Selma (Film Review)

Amidst the backdrop of recent events in America including the shooting of Michael Brown in St. Louis, Missouri, Selma has a golden opportunity to grip its viewers at a time where racial injustices are ever more present and disturbing. It also has the opportunity to be sensational, if not melodramatic, yet whilst being a masterpiece it is refreshingly lean in its handling of the pivotal events in Selma, Alabama in the year 1965. Martin Luther King Jr. saw it as ‘the place’ to use as a catalyst for democratic equality in getting black people the right to vote without fear of intimidation, bias and violence, fighting against a distracted Lyndon B. Johnson whose priorities were focussed on Vietnam.

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David Oyelowo’s performance as King can be described as truly human. With passion and vigour, he immerses himself in the political troubles he battles against, with moving speeches at the podium, electrifying his audiences. He does this with an ongoing sense of fatigue and endurance, showing that despite being prepared to make the ultimate sacrifice, the inevitability of failure was always there like a storm cloud, and Oyelowo masters this awareness perfectly. He also does a fantastic job at showing the serious flaws in King’s persona- he was far from saintly, faced with issues of infidelity that are apparent in his strained but supportive relationship with wife Coretta (played by a stoic Carmen Ejogo).

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Lyndon B. Johnson’s (Tom Wilkinson) patronising treatment of King in the Oval Office as he demands for hastened action is highlighted by the desperately poignant (and expertly shot by cinematographer Bradford Young) evocation of the 16th St. Baptist church bombing, killing four little girls. After a conversation reminiscent of David Cameron’s ‘calm down dear!’ Johnson refuses to budge, leaving King little choice but to use Selma as the ultimate provocation to fuel action, and that it does. Faced with the sinister Alabama Governor (Tim Roth) and the ruthless local law enforcement, the two iconic marches across Edmund Pettus Bridge highlight the courage and vulnerability of the participants against the brutal authority on horseback, beating men and women to the ground through a rank haze of tear gas. Along with the heart breaking murder of protestor Jimmie Lee Jackson, after being shot at blank point range in a café and the bewildered pain of Annie Lee Cooper (Oprah Winfrey) as she is knocked down by police, the resonating words of Johnson ‘We Shall Overcome’ rings true in the hearts of viewers. Ava Du Vernay shows the raw story in all its truth, rather than simply sensationalise what could have been simply a memorial.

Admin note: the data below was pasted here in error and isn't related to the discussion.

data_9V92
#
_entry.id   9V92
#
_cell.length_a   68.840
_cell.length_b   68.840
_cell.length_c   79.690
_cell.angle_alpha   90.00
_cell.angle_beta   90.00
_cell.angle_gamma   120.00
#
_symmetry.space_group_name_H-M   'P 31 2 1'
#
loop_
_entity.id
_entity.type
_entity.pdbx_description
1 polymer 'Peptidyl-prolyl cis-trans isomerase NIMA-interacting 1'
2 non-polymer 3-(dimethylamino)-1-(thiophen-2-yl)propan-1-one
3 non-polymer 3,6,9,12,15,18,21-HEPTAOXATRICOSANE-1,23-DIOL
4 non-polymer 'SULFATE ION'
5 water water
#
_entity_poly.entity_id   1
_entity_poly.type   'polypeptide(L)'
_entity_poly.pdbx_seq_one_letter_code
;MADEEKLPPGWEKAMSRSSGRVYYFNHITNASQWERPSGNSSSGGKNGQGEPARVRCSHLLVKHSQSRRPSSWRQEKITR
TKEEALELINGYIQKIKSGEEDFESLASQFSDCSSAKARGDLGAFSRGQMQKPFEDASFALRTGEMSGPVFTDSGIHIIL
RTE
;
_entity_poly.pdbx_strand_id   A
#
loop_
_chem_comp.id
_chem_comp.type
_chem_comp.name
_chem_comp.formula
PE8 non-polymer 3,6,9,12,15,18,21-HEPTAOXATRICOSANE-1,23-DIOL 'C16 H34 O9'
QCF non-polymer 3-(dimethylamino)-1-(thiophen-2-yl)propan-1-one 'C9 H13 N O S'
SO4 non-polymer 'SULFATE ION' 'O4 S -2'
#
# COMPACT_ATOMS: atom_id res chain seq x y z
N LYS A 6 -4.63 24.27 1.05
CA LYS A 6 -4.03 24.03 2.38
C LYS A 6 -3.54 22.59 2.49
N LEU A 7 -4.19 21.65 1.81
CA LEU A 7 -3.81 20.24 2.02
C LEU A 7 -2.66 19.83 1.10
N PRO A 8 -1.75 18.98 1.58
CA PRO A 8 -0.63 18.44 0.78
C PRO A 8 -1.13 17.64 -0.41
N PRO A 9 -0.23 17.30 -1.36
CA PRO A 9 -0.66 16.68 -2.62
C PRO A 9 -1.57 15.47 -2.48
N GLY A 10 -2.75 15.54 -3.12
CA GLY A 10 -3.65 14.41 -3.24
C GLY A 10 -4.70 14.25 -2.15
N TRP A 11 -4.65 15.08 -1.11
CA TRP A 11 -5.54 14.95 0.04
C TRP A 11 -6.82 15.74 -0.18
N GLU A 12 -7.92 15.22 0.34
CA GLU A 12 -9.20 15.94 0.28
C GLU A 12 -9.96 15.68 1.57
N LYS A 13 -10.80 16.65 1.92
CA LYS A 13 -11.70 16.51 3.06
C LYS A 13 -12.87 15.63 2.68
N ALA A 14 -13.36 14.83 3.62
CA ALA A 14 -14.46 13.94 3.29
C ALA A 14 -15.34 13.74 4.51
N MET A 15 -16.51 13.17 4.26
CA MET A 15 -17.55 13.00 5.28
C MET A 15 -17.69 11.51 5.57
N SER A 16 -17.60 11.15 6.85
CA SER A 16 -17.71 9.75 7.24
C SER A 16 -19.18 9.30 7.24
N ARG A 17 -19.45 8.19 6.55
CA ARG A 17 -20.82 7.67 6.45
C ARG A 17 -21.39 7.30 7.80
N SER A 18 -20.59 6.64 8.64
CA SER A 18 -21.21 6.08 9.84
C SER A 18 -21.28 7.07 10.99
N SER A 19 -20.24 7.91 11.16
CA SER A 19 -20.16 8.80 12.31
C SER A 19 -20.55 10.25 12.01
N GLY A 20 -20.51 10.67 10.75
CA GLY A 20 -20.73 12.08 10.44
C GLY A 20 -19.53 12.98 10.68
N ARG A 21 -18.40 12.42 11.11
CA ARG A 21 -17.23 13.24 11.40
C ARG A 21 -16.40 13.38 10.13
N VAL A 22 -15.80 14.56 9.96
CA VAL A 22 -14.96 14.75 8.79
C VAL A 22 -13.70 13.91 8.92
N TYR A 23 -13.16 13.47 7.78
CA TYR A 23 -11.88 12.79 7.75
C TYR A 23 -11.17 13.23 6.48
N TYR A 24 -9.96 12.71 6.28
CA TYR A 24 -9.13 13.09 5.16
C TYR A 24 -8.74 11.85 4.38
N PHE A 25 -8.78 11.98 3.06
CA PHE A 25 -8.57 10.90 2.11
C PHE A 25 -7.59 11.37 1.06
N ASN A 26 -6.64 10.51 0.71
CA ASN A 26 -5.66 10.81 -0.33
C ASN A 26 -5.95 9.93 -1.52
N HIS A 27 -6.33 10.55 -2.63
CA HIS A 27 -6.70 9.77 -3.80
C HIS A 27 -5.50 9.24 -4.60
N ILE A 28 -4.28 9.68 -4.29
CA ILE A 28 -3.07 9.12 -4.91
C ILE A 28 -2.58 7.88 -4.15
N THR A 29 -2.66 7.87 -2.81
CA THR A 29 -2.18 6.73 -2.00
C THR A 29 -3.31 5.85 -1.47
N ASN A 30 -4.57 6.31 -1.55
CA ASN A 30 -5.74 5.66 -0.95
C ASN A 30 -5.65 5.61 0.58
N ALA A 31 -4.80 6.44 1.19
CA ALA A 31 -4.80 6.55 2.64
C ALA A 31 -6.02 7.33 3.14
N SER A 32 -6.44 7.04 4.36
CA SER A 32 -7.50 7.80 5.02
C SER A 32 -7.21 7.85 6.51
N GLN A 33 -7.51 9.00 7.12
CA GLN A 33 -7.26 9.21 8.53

This is not to say Selma is without flaw; although Oyelowo’s ability to portray contagious vigour through oratorical fireworks, the film is without any of the most memorable speeches. This is due to licensing issues resulting in King’s famous words solely intended for a potential Spielberg biopic in 2009. The misquotation and paraphrase are therefore noticeable, yet these constraints allow us to appreciate the story’s more subtle elements and rich array of characters, rather than relying on obvious and provocative speeches. DuVernay’s film is one of honesty and human courage, and her economical approach may lead to the first black woman being nominated for Best Director Oscar.

Selma is on wide theatrical release now.